Penny stocks come up a lot when doing research about investing and advertising and may have a new investor believing they have the potential to make someone a lot of money out of very little. In some cases, that can be true since they generally trade for under $5 with low market capitalization, but often times Penny stocks, which are traded outside of the major market exchanges, are tricky to regulate and have a history of being wrought with fraud.
Are Penny Stocks Safe?
Penny stocks are commonly regarded as highly speculative and high risk as a result of their lack of liquidity, large bid-ask spreads, small capitalization and the few disclosure requirements they are subject to. Some penny stocks have become more legitimate in recent years as a result of the new owner of the pink sheets. Penny stocks are usually traded on the Pink Sheets or the Over the Counter Bulletin Board. The Pink Sheets now require that the filings for penny stocks be taken online where they are subject to greater accountability. Prior to this, records of penny stocks existed only on paper.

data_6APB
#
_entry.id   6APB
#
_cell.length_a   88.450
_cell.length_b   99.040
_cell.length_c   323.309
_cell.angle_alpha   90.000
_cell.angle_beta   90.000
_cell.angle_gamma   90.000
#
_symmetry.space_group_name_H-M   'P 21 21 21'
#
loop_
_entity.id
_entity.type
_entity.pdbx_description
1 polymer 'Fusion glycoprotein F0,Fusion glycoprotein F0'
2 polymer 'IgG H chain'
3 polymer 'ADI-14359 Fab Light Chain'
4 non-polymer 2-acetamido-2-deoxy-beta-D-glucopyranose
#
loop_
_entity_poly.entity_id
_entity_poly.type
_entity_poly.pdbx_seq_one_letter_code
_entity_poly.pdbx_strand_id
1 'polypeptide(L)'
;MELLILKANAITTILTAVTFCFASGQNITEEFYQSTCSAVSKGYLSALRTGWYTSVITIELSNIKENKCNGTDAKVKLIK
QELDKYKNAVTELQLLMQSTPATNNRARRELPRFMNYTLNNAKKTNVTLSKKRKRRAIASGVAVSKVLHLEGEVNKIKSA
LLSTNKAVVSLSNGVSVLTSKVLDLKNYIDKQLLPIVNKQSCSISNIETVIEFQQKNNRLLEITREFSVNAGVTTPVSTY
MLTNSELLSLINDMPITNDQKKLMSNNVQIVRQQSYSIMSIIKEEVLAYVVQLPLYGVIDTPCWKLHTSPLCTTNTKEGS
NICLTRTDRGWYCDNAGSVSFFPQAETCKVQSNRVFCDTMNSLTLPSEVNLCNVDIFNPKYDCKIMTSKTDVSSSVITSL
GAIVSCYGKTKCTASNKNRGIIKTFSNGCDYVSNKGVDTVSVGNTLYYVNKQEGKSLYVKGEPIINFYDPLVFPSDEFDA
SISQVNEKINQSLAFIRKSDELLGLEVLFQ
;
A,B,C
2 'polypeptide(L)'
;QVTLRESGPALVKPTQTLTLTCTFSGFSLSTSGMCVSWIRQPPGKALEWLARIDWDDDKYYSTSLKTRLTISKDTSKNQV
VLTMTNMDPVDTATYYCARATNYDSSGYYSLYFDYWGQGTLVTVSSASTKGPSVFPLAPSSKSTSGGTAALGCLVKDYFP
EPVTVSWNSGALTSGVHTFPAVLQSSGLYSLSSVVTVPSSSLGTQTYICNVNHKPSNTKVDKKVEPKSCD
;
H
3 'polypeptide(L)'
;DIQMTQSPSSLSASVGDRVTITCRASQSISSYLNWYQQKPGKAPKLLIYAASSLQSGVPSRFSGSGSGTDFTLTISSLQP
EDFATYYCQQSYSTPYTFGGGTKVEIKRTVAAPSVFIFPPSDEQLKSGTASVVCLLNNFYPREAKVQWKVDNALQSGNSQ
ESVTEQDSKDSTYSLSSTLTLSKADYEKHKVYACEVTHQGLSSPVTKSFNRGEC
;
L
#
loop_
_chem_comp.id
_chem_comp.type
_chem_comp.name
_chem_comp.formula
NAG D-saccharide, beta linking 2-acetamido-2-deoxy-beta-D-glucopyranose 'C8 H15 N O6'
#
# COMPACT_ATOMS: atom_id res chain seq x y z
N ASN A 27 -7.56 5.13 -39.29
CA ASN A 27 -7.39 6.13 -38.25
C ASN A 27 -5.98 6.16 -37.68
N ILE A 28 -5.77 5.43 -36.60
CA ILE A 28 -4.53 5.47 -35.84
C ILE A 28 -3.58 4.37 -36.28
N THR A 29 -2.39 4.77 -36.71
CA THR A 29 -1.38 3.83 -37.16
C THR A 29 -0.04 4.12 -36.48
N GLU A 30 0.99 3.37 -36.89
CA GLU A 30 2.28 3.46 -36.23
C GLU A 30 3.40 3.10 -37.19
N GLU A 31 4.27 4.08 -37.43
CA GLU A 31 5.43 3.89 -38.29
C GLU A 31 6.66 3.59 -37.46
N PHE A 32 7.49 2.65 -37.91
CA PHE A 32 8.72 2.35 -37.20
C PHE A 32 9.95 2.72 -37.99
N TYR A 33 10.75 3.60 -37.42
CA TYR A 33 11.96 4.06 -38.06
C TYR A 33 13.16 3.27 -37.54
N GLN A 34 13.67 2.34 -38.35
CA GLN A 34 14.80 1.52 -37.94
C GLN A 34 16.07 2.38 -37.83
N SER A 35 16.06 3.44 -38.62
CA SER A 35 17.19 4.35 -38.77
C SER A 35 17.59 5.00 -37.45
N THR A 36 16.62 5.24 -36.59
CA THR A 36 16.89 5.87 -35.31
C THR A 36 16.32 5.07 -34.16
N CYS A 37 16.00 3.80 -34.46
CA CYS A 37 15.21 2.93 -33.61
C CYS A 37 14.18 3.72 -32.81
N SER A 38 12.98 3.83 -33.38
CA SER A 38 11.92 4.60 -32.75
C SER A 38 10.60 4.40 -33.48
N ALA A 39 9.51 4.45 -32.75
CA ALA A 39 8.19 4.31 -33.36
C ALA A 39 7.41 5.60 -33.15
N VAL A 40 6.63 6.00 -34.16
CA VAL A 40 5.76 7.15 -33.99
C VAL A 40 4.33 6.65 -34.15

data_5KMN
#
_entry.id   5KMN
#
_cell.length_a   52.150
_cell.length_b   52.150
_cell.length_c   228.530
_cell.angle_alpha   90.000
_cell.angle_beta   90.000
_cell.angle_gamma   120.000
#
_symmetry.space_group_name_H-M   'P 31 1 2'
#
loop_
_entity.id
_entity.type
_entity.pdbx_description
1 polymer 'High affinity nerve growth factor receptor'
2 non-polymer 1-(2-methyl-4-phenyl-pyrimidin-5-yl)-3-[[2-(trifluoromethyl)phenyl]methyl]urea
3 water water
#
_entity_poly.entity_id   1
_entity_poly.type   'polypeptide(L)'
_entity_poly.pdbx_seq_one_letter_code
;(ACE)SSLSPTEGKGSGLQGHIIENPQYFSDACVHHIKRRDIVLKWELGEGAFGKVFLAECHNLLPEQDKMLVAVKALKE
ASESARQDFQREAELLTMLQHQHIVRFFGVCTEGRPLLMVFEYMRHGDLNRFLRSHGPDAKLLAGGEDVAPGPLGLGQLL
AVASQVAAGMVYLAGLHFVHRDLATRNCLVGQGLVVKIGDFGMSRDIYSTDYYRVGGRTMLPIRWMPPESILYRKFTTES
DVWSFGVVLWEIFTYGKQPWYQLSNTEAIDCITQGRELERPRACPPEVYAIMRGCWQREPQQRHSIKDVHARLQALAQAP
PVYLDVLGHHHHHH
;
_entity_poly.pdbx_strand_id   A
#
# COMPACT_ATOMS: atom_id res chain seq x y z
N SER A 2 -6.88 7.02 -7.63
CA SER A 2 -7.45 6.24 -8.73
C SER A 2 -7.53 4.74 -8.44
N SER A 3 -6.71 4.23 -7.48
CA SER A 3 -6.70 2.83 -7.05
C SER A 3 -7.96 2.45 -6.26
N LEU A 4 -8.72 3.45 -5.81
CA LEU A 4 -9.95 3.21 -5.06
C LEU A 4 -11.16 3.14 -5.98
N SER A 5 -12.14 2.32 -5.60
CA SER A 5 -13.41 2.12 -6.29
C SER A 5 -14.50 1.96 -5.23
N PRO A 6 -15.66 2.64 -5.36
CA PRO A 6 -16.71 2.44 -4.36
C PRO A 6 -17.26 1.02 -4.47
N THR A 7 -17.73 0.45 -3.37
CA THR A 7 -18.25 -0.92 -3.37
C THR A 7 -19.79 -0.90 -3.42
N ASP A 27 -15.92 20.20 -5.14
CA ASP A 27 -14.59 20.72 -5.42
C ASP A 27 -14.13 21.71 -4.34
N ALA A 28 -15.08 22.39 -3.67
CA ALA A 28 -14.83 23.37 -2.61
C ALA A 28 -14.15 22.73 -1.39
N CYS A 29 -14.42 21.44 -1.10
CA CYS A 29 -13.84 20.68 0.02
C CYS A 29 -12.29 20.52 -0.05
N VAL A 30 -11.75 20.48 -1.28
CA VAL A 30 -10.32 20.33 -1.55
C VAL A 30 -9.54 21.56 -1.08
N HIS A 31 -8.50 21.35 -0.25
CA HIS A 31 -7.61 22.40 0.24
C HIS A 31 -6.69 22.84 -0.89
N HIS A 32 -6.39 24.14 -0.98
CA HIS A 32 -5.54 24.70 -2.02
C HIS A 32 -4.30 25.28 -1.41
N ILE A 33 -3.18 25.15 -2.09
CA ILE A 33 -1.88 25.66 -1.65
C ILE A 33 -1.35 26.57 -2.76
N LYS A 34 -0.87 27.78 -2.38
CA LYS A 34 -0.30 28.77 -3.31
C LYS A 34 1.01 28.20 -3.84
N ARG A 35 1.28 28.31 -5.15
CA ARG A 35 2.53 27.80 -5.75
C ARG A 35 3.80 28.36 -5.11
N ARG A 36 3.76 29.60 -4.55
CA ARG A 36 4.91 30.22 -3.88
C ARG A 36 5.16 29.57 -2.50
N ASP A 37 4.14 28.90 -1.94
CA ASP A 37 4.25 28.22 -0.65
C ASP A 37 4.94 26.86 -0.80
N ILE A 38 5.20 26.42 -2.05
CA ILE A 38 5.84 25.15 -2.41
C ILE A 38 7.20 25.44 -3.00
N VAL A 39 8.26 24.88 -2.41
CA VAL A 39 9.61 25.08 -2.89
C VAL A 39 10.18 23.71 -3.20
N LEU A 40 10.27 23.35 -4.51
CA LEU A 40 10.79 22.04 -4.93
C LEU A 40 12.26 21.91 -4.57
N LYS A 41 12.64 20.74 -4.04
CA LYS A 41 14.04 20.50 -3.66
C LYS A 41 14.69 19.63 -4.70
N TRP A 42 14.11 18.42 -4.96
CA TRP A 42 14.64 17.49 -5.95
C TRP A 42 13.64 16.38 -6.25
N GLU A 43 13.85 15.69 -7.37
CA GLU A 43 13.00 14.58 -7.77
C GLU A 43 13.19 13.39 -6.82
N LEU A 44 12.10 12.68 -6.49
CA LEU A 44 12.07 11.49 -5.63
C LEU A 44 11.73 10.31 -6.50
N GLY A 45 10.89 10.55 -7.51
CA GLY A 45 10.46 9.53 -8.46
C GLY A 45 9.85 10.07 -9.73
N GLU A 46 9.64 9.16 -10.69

The name penny stock does not imply that a penny stock trades for 1 cent since there is some debate on what can be considered a penny stock. Some investors consider a selected stock trading for under $5 a penny stock while others believe the term refers to stocks trading for under $1. Typically a penny stock is a tiny company with speculative shares that is not required to file as exhausting disclosures, filings or meet as many regulatory standards as those trading on the more established exchanges.